It does seem though that if reports from many sources are to be believed Trump has not arisen out of the body politic but out of what Hannah Arendt describes as the Social realm where Arendt saw personal discrimination as a necessary factor, but equally saw discrimination expressed within the public realm (politics) as a dangerous thing:

    “The question is not how to abolish discrimination, but how to keep it confined within the social sphere, where it is legitimate, and prevent its trespassing on the political and the personal sphere, where it is destructive.” Arendt, H. In The Portable Hannah Arendt, Penguin Books, 1994, p.231-246

    Trump’s actions as reported so far seem to echo the simile “You can’t make an omelette without breaking eggs” and so attach less value to individuals than objectives.
    “There is indeed only one principle which announces, with the same uncompromising clarity as the principle that “you can’t make an omelette without breaking eggs,” the diametrically opposite maxim for political action. It was expressed almost incidentally in a lonely phrase of one of the loneliest men of the last generation, Georges Clemenceau, when he suddenly exclaimed during his fight in the Dreyfus Affair: “L’ Affaire d’ un seul est l’affaire de tous” (“The concern of one is the concern of all”).” Arendt, H. Essays in Understanding 1930-1954 Formation, Exile and Totalitarianism; Schocken Books: New York, 1994. p. 283-284 Available at:,_1930-1954.pdf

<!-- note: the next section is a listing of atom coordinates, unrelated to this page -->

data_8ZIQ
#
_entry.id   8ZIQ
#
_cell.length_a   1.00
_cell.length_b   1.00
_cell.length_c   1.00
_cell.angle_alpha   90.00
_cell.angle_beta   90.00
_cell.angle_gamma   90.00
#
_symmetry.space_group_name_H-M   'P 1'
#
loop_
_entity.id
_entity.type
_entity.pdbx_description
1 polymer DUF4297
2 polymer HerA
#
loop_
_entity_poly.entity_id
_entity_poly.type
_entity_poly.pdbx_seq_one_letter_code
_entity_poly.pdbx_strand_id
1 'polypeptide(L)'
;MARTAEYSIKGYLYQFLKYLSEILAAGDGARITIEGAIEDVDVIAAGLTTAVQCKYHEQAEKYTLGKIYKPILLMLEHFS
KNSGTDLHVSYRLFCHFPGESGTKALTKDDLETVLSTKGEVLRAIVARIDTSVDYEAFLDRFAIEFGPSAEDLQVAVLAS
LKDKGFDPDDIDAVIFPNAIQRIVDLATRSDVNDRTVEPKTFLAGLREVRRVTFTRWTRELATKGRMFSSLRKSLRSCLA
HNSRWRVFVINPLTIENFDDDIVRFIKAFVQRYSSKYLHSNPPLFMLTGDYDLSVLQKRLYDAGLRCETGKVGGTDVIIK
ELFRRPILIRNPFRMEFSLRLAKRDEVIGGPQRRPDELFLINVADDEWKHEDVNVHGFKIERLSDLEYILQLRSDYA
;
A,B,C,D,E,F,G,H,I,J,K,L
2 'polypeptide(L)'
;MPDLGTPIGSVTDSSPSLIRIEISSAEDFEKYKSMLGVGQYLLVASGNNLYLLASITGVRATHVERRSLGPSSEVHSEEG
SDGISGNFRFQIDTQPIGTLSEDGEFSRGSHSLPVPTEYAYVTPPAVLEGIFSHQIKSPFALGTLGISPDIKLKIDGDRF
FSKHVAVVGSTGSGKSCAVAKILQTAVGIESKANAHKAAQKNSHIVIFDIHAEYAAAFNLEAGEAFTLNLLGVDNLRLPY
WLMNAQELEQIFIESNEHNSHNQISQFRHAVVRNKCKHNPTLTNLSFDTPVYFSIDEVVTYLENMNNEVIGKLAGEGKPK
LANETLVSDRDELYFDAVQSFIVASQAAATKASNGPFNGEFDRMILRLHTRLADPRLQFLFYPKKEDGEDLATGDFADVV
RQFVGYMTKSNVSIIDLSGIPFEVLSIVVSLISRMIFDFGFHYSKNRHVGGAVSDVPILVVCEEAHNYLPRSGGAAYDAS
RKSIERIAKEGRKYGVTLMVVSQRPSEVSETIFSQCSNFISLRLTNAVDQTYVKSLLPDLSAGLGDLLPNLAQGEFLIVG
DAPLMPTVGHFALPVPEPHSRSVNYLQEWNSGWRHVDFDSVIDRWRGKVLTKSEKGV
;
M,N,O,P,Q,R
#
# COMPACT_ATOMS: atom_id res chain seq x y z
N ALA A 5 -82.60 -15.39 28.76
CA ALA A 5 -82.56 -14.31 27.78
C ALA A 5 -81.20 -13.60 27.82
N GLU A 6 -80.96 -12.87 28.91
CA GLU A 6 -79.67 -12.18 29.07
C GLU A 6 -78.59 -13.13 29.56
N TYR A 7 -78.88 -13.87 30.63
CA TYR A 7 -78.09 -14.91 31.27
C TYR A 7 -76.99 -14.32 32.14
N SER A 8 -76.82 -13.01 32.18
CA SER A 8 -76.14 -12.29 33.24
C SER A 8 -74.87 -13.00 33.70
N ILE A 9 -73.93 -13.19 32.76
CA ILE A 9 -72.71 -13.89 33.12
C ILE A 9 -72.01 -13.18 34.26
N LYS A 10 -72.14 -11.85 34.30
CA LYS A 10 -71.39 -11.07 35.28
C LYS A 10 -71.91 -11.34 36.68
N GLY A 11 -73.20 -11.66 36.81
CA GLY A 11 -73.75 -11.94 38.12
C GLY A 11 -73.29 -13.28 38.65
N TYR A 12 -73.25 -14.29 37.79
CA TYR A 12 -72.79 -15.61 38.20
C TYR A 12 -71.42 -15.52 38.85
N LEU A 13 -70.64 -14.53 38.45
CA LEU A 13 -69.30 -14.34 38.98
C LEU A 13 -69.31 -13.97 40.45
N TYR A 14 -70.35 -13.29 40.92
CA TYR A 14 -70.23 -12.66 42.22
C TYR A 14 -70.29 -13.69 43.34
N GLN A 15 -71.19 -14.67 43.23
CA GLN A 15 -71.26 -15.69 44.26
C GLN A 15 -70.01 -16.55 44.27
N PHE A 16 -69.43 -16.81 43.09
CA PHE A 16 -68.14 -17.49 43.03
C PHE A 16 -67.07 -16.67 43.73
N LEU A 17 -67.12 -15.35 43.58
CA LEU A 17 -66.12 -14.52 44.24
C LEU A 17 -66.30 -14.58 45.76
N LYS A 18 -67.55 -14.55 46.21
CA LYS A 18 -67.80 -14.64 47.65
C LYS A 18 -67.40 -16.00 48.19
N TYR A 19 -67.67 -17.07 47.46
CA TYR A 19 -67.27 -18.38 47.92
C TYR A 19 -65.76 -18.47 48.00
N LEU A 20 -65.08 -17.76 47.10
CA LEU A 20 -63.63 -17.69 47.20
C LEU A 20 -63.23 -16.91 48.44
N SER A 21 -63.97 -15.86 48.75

So looking at the new president from that perspective, i.e. Public realm (politics), Social realm and then Private realm (individual and household), there has been no statesmanlike action exhibited by President Trump because most of the actions reported so far have emanated from the Social realm which, using Arendt’s definitions could explain the widespread difficulties in accepting what is happening because expectations are out of line with reality. This aspect then appears to also reflect a situation reported by Danah Boyd:

    “Ironically, in a world in which we have countless tools to connect, we are also watching fragmentation, polarization, and de-diversification happen en masse. The American public is self-segregating, and this is tearing at the social fabric of the country.”

    And again Arendt from within her perspective observes: